The rise of online banking in the late 1990s and early 2000s not only transformed how banks interact with their customers, but also opened the public’s eyes to the potential of digital technology. In the intervening years, consumers have grown accustomed to automated service and 24/7 access in most areas of their lives. The Internet has become a powerful and widely used tool for finding information, researching products and services, comparing prices and—with the advent of social media, in particular—sharing information.

It’s only in recent years, however, that we are witnessing the effects in wealth management. Specifically, wealth management firms are increasingly dealing with a new kind of investor—one that’s tech-savvy, well-informed and empowered.

The tech-savvy consumer

As of early 2014, there are more Millennials than Baby Boomers in the United States. Boomers still hold more assets, but Millennials’ wealth is growing and their influence is already evident among modern investors of all ages. The modern investor is Millennial in spirit, if not age, demanding the kind of instant information and access on demand that only digital technology can provide.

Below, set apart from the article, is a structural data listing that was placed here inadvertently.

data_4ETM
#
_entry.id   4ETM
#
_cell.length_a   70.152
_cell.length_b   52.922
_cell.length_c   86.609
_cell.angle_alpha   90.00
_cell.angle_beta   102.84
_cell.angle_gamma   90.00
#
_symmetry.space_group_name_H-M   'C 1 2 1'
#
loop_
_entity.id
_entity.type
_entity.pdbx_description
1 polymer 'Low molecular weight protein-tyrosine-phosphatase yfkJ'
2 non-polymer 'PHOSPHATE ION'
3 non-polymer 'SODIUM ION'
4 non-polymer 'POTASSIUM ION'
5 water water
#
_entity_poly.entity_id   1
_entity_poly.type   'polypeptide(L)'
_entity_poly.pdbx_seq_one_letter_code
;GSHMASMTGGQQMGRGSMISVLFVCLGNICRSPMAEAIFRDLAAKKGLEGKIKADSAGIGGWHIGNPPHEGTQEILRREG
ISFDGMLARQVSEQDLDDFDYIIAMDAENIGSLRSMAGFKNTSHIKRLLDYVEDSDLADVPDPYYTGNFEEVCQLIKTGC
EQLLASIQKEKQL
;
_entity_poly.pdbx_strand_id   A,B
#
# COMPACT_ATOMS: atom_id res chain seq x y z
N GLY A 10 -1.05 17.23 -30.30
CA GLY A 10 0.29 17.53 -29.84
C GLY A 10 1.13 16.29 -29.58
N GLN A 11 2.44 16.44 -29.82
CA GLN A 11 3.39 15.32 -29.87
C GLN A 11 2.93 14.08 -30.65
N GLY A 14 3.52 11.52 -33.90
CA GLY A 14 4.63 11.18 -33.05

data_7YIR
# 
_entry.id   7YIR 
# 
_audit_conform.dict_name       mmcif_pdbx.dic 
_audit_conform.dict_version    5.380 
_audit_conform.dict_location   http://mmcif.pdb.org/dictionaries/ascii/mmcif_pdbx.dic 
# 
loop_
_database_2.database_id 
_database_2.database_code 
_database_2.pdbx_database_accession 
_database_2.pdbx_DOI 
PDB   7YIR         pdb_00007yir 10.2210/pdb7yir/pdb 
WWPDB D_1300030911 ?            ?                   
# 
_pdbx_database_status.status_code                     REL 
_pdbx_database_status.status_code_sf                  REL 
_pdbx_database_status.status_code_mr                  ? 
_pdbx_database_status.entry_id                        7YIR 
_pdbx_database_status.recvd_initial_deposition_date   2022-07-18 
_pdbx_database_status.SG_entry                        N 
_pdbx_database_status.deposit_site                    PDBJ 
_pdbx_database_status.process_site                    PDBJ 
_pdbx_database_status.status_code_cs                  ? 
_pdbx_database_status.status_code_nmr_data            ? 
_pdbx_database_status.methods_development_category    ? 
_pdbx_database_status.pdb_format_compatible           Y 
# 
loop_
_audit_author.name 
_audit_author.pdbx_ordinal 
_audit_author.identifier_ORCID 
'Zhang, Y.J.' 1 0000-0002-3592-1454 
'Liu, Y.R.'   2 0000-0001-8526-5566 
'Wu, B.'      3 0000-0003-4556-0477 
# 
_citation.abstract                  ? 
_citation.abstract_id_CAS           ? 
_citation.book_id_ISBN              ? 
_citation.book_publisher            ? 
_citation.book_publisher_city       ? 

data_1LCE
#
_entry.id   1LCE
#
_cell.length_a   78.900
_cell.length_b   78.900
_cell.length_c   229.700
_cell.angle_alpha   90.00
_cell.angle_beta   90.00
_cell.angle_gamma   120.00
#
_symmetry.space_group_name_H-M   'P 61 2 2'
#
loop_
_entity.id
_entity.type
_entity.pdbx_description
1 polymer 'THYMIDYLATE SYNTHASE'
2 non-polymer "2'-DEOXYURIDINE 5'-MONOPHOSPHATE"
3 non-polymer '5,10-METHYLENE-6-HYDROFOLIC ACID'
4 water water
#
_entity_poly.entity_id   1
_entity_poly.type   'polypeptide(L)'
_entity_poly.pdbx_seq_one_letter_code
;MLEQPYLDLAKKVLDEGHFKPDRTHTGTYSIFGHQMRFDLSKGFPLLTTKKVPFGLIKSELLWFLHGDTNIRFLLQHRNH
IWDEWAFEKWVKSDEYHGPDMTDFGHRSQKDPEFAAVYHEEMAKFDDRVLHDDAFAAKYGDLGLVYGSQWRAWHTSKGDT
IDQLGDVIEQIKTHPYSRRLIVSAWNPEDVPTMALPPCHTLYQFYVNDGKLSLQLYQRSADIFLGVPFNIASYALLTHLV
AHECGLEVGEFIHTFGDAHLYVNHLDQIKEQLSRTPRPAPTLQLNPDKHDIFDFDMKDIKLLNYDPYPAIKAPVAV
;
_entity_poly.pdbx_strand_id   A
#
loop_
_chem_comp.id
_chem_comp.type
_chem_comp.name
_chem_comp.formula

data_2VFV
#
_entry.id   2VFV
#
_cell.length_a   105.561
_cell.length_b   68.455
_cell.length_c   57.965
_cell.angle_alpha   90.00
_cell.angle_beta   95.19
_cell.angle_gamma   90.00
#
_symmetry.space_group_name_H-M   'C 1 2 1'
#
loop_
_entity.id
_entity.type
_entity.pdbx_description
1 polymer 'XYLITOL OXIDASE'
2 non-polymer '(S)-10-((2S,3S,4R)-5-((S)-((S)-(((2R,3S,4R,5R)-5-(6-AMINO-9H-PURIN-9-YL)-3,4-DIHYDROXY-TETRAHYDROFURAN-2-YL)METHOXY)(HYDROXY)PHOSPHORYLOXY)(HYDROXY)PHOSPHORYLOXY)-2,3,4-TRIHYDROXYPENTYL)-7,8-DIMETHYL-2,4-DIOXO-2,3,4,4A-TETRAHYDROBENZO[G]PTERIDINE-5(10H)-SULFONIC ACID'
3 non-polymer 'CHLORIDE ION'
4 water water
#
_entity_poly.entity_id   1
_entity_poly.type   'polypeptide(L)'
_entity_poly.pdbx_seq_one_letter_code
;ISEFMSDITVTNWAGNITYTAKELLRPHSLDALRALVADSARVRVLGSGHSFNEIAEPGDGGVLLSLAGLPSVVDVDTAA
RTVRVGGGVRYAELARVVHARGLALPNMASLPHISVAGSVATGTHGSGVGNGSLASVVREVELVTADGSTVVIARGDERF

The well-informed investor

Ninety percent of financial advisors in a recent Accenture survey said that their clients are more knowledgeable about investment product options and the investing process than they were five years ago. They may not be experts, but today’s investors are more engaged and less inclined to sit back and let their advisors take charge.

The empowered client

Read the report.
Read the report.

Modern investors want access to financial planning and portfolio management tools that let them see, track and compare investments—and even invest themselves—in real time. They are constantly pushing the envelope, questioning their advisors, and demanding transparency.

Our survey found that one-third of clients question the fees charged by their advisor, whether it’s the cost of the service or the pay structure itself. Investors are not opposed to paying for good financial advice, but they do expect value and they aren’t afraid to switch firms or advisors if they feel like they’re not getting it.

Next time, we’ll take a closer look at how wealth management firms and others are responding to this new kind of client. In the meantime, get to know the modern investor better in “Wealth Management for the Modern Investor: How Digital Technology is Changing the Client-Advisor Relationship

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